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After UFC on Fuel TV 9 victory, Mousasi open to rescheduling Gustafsson fight

Ross Pearson knocks out Ryan Couture in second round



Gegard Mousasi before fighting Renato Sobral in a Strikeforce mixed martial arts Light Heavyweight Championship match on Saturday, Aug. 15, 2009, in San Jose, Calif. Mousasi won by TKO in the first round to win the championship.

Note: Full results from the preliminary card available at the bottom of the page.

Perhaps Alexander Gustafsson can refer a doctor to Ilir Latifi.

The Swedish MMA Federation earlier this week controversially ruled Gustafsson unable to fight against Gegard Mousasi at UFC on Fuel TV 9 after the light heavyweight suffered a cut above his eye in training that required three stitches. Latifi, Gustafsson’s training partner and late-notice replacement, figures to need more sewing up than that after facing Mousasi on Saturday in Stockholm, Sweden.

Mousasi bloodied Latifi’s face in several places with a constant jab that led the former Strikeforce champion to a unanimous-decision victory (30-27, 30-27, 30-27) in his UFC debut.

“I thought I had the advantage striking-wise,” Mousasi said while still in the octagon. “I took advantage of that.”

Wildly swinging haymakers throughout much of the fight, Latifi found moments of success but never strung anything substantial together for more than a few fleeting seconds.

The bout was every bit as lopsided as the minus-1000 betting line on Mousasi made it out to be. The upside is, the result could lead back to the original plan of Gustafsson vs. Mousasi.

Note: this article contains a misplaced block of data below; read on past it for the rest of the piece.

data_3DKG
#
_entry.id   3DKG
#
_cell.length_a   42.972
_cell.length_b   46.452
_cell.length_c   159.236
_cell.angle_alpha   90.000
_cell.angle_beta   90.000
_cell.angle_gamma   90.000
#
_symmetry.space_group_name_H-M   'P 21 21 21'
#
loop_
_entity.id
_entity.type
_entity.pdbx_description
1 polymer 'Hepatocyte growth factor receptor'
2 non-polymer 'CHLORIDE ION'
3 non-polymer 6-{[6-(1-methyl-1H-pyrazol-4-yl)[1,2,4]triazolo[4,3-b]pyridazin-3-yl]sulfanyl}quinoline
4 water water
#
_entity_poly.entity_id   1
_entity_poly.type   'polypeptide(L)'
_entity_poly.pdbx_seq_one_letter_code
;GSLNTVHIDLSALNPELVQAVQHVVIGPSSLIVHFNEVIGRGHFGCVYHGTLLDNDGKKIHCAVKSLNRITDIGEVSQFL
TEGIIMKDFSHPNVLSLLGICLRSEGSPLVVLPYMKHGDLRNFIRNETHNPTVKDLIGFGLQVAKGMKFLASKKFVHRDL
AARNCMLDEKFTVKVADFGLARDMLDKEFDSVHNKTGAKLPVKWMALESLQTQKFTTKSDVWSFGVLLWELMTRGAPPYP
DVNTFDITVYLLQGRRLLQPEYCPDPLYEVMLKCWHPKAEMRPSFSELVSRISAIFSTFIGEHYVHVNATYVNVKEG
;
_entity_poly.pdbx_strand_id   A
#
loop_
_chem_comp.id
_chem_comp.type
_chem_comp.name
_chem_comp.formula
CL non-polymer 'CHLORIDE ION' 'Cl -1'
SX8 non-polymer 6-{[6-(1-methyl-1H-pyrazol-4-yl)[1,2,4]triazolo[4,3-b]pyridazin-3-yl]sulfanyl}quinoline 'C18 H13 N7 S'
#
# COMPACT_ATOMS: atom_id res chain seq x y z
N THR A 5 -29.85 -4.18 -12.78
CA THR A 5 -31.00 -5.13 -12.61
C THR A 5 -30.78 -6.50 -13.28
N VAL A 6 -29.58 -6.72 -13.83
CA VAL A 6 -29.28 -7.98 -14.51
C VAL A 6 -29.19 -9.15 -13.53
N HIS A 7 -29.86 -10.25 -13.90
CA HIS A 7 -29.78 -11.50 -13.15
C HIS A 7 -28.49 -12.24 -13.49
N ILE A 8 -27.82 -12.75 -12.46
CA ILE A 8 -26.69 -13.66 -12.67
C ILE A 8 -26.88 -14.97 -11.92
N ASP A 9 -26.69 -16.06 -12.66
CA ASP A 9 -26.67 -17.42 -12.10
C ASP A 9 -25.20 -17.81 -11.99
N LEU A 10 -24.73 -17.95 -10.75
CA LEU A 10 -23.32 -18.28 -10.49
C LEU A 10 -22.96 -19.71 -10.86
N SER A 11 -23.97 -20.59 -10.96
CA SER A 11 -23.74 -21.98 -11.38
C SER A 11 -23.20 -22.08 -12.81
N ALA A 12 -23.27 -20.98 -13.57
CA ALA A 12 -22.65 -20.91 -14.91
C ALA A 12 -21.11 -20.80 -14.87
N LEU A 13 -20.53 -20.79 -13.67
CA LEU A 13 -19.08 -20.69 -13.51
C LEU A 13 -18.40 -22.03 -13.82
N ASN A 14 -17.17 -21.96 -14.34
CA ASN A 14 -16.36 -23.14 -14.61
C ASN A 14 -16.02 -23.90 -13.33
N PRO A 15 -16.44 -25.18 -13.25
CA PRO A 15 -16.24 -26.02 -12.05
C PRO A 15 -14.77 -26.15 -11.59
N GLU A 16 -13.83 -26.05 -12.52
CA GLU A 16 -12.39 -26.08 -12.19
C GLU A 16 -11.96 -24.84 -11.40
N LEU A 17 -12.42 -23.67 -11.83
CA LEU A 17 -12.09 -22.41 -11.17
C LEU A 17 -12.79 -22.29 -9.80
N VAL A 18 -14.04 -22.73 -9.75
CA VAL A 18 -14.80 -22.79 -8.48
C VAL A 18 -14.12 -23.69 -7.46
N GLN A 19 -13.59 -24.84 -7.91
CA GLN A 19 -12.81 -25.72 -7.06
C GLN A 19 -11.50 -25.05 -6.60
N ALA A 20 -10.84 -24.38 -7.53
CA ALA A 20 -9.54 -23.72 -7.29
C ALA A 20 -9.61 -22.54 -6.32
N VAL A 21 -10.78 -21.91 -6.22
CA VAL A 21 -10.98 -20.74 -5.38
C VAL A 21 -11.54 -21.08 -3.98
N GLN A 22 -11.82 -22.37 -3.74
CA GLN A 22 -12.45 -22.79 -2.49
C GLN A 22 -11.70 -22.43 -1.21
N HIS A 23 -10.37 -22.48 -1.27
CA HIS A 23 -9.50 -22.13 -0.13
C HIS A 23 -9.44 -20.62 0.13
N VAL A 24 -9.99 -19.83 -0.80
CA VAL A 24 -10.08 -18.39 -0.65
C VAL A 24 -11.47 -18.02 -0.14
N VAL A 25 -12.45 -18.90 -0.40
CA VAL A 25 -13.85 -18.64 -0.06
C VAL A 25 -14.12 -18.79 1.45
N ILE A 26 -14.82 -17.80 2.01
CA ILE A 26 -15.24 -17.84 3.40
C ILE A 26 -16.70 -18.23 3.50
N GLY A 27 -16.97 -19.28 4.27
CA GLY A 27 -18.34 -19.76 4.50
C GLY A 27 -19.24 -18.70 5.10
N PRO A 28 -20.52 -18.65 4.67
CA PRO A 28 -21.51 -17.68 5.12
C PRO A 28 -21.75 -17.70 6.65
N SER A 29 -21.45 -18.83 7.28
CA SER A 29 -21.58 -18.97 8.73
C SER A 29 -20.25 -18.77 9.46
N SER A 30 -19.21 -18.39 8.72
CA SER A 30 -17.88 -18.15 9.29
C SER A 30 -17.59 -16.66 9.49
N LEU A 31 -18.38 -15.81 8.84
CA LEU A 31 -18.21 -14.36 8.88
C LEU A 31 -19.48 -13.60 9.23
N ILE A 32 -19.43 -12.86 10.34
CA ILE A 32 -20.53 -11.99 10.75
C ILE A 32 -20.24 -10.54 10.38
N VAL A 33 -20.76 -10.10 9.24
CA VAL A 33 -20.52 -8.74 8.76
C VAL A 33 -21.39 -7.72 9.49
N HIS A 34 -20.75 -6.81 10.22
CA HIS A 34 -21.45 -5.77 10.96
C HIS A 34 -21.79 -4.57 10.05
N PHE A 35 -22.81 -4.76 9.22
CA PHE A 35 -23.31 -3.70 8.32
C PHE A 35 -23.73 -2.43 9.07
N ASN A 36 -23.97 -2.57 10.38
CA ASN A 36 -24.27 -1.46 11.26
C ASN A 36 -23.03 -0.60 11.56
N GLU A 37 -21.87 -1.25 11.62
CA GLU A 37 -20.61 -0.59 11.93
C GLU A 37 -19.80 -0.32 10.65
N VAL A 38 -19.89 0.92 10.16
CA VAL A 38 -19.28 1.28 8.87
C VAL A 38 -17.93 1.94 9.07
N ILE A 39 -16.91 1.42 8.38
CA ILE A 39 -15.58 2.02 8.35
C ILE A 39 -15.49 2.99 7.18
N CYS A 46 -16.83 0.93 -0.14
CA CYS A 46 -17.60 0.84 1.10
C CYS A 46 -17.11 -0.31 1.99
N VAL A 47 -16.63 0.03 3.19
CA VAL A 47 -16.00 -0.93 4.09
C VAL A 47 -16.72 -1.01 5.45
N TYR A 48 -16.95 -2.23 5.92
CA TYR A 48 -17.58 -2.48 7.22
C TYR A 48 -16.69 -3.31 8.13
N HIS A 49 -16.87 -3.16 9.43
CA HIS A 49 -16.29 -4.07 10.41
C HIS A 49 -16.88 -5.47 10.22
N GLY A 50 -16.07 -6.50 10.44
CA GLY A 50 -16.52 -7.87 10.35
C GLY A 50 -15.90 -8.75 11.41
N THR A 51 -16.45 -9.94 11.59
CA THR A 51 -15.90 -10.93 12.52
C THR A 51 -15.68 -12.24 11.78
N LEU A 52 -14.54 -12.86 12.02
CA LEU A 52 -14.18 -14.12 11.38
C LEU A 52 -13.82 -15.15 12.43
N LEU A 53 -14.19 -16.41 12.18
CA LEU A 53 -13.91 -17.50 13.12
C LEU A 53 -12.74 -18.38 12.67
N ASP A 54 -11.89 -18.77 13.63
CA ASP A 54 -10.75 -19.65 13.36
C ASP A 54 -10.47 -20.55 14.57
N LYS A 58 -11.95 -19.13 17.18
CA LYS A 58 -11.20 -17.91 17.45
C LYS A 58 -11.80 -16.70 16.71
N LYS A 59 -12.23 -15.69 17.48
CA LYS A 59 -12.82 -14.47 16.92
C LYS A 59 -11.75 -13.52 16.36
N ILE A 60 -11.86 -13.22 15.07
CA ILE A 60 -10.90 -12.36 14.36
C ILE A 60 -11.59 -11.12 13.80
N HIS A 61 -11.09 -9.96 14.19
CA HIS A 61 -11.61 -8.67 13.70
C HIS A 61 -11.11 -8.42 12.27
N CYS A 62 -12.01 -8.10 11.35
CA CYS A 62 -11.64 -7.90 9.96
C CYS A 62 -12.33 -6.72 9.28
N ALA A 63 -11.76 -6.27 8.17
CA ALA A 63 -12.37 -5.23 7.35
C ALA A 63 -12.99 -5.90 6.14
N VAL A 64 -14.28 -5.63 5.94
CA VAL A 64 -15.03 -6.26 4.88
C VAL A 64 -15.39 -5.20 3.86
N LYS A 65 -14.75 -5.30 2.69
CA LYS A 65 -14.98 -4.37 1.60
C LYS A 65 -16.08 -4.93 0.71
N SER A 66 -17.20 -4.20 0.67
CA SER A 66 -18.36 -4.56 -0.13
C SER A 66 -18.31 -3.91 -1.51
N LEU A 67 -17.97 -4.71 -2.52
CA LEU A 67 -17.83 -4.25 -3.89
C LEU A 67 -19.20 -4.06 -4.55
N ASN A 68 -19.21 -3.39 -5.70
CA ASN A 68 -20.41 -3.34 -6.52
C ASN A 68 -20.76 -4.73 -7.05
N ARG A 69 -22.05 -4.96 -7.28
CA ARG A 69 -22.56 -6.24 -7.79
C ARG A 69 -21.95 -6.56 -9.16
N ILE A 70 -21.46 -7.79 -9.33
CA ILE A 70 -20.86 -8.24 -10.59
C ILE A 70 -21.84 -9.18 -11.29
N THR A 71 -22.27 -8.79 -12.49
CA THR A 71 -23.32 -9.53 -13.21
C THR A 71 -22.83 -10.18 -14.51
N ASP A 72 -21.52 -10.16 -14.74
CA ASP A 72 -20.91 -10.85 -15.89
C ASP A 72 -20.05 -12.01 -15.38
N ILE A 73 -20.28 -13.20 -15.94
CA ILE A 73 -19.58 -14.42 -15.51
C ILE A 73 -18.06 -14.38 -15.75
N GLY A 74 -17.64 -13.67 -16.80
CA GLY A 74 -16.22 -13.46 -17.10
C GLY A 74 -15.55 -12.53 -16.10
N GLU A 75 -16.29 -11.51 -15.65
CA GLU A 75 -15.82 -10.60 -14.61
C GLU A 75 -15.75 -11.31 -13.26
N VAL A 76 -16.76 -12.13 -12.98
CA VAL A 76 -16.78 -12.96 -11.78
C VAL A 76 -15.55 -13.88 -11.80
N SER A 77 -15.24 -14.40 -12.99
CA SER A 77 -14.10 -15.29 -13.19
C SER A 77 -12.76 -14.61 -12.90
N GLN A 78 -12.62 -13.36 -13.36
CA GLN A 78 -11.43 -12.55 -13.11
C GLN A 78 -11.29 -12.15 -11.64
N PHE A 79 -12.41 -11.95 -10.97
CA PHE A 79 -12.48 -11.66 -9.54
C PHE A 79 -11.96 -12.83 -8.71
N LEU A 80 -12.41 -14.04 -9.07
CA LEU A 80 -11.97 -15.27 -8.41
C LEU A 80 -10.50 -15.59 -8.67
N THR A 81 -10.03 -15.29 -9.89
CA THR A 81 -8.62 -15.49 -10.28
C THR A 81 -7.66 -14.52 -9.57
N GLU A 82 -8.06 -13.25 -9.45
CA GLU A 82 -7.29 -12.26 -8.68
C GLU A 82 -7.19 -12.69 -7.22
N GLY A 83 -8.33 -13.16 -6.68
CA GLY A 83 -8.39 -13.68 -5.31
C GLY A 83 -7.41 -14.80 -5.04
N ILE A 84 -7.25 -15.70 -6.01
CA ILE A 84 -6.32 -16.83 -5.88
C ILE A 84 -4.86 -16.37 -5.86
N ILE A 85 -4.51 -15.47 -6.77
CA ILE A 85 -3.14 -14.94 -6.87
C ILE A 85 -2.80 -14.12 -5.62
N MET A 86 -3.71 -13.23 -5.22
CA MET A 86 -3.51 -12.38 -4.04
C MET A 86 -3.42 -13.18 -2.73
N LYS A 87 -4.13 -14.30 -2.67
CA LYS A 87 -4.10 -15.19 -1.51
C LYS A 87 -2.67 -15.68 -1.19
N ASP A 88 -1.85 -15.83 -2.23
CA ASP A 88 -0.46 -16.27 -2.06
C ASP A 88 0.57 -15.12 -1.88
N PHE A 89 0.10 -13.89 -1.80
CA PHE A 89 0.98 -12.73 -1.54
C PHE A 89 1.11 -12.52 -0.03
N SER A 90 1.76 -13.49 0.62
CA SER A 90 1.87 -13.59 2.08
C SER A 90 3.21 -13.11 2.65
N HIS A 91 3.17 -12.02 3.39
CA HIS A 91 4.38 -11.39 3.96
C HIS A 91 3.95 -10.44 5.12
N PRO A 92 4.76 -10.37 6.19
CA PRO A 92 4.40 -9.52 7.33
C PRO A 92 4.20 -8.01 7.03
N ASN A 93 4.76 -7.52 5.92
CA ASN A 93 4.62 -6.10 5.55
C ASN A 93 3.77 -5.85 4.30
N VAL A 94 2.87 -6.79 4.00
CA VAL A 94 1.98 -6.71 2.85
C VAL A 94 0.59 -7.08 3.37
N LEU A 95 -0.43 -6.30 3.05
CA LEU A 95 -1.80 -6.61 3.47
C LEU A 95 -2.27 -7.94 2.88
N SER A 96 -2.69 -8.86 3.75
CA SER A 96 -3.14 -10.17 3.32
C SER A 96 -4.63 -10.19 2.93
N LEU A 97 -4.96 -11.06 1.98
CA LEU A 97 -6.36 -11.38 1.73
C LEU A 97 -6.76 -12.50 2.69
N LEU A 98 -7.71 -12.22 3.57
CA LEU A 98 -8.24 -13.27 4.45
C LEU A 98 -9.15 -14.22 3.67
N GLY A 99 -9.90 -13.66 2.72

“Alexander is a gentleman and a true sportsman,” Mousasi said. “I wish him the best recovery, and maybe next time we can do it.”

Mousasi revealed afterwards that an injured knee, which will require surgery, kept him from performing at his best against Latifi. He wasn’t the only winner hampered by a late malady.

Ross Pearson, who beat Ryan Couture by second-round knockout, broke his foot in the locker room before the co-main event. The first warmup kick he threw missed the pad and hit trainer Eric Del Fierro’s elbow.

“I was like, ‘Oh, what kind of night is going to be?’” Pearson said.

Pearson didn’t need his foot to beat Couture. He instead relied on two predictable weapons and one unforeseen one — his fists and patience.

Couture kept away from Pearson in the first round, effectively circling and only engaging on his own terms. It wasn’t until the second round that Pearson tracked the UFC newcomer down and cleanly landed a combination up against the fence.

Couture tumbled to the ground in violent fashion before the referee stepped in to call off the fight.

“I was just not over-committing too much,” Pearson said. “I think I’ve gotten a little bit older, a little bit wiser about a lot of fights now.”

Mousasi practically repeated the same line, saying he fought Latifi smartly. It wasn’t an ideal situation with Gustafsson enduring what UFC President Dana White called the “worst decision I have ever seen to pull (a) fight.”

But White can rest easy knowing he can rebook that fight now.

Read below for the rest of the results from UFC on Fuel TV 9.

Click to enlarge photo